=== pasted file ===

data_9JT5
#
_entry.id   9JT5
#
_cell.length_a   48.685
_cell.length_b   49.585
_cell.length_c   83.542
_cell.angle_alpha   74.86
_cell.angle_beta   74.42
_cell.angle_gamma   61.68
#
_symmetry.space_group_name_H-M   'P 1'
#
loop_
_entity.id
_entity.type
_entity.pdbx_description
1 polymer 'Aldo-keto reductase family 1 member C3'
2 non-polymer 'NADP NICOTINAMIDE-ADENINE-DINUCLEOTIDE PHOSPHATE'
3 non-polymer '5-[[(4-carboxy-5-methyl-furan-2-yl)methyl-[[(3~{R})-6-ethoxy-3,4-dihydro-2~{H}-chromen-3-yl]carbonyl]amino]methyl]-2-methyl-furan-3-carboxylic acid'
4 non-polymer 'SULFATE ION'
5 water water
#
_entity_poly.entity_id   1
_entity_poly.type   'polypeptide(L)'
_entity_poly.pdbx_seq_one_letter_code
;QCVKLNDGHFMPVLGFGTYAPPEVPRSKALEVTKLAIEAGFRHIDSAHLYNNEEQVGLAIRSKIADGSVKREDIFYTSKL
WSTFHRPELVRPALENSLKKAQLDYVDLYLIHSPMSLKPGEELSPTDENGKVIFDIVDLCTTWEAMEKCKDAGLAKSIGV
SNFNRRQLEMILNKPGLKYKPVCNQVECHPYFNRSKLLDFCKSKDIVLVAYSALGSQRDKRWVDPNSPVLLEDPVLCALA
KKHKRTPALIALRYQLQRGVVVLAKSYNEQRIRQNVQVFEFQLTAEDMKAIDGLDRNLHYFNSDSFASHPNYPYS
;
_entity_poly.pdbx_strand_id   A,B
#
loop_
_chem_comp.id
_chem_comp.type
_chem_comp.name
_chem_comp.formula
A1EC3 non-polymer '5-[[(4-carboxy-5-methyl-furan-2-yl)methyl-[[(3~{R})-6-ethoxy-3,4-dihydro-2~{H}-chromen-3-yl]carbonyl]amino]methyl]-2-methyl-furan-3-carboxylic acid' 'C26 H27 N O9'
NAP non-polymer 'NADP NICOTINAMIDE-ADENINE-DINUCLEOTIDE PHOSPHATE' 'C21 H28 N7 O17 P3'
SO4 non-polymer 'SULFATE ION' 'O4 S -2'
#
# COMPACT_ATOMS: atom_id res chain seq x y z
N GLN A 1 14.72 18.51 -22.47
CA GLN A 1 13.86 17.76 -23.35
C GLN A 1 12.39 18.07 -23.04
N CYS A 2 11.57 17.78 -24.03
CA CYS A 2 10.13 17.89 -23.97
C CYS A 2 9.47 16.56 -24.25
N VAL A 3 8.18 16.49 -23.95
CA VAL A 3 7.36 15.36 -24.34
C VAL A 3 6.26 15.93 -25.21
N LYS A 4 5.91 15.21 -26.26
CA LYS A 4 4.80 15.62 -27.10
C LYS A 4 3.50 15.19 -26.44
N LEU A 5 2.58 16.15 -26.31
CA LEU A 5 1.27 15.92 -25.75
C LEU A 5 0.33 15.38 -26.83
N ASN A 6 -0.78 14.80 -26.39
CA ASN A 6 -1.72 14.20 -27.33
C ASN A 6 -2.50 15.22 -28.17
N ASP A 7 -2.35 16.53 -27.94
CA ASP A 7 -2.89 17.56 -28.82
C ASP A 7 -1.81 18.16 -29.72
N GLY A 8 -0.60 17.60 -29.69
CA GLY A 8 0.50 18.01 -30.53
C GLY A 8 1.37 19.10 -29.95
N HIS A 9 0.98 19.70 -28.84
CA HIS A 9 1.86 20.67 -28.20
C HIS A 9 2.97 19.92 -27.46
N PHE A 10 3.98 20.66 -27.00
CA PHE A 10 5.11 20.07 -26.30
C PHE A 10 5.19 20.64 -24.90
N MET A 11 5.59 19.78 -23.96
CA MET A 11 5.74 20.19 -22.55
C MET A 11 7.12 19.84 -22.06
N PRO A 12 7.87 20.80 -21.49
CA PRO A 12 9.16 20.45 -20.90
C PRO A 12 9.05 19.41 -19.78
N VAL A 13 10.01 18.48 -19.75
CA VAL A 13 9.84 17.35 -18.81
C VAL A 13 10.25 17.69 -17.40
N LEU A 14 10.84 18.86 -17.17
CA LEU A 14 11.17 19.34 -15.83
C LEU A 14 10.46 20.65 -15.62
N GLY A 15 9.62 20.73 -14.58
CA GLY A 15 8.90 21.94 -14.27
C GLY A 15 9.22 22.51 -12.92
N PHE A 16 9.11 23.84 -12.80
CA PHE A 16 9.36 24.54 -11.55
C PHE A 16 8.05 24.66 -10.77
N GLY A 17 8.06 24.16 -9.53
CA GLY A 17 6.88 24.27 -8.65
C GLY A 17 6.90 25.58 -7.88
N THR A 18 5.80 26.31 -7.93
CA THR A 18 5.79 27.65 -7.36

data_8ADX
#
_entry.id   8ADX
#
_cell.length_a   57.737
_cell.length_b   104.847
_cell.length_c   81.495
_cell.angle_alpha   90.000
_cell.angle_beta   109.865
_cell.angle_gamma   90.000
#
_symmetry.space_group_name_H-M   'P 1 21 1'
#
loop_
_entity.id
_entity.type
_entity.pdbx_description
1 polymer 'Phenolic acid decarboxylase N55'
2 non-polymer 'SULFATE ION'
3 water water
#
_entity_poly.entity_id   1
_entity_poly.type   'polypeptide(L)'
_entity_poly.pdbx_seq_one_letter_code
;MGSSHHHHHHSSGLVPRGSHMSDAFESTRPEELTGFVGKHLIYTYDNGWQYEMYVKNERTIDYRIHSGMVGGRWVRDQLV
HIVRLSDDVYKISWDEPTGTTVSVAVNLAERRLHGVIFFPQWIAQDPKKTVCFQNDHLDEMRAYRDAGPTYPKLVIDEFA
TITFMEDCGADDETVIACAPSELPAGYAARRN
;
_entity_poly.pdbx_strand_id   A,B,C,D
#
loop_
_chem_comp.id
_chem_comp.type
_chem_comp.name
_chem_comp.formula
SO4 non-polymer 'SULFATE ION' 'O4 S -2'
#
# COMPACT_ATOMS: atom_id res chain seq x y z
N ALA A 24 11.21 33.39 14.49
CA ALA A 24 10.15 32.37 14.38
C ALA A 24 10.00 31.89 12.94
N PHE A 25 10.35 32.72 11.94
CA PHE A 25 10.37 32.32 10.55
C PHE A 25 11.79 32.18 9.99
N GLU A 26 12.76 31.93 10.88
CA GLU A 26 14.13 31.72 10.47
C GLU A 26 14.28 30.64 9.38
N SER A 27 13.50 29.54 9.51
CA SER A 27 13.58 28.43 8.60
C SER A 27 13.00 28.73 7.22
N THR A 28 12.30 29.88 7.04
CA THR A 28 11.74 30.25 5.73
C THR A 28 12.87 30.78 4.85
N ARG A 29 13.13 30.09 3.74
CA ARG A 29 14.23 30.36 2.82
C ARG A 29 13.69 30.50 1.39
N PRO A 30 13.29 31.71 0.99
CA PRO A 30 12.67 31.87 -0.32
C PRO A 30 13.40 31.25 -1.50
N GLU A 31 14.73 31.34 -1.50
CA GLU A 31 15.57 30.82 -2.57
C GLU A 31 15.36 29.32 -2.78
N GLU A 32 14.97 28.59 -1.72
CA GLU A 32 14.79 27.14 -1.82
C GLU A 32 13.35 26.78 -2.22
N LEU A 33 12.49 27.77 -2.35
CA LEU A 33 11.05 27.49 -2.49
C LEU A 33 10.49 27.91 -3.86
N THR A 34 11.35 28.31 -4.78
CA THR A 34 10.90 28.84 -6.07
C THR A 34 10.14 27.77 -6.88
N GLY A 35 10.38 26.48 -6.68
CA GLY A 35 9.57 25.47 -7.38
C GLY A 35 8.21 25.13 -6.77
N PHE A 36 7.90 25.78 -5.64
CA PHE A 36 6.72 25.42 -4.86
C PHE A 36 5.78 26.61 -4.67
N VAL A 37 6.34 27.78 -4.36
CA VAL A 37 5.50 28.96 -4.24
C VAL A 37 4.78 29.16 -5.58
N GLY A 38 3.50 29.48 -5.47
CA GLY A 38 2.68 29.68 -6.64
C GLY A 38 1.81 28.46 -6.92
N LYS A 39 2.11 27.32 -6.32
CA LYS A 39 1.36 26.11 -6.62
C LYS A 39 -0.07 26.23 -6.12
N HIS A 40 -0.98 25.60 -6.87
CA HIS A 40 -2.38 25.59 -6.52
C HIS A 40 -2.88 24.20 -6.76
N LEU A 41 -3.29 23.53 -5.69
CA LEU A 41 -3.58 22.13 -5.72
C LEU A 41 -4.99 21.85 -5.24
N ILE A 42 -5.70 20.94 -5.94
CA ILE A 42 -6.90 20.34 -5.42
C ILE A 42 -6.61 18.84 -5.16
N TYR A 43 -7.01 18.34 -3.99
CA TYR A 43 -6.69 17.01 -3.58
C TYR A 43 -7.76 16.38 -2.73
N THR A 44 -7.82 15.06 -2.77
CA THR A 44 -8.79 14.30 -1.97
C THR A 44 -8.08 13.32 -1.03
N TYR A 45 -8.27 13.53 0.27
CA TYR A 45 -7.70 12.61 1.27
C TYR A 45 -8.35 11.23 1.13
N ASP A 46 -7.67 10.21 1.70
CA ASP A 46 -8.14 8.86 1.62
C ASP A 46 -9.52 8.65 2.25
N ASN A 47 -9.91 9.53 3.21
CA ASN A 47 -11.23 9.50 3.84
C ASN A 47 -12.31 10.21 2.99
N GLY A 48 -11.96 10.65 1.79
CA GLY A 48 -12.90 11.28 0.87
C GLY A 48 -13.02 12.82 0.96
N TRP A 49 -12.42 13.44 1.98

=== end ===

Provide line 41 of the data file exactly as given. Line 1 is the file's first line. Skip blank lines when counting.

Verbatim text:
SO4 non-polymer 'SULFATE ION' 'O4 S -2'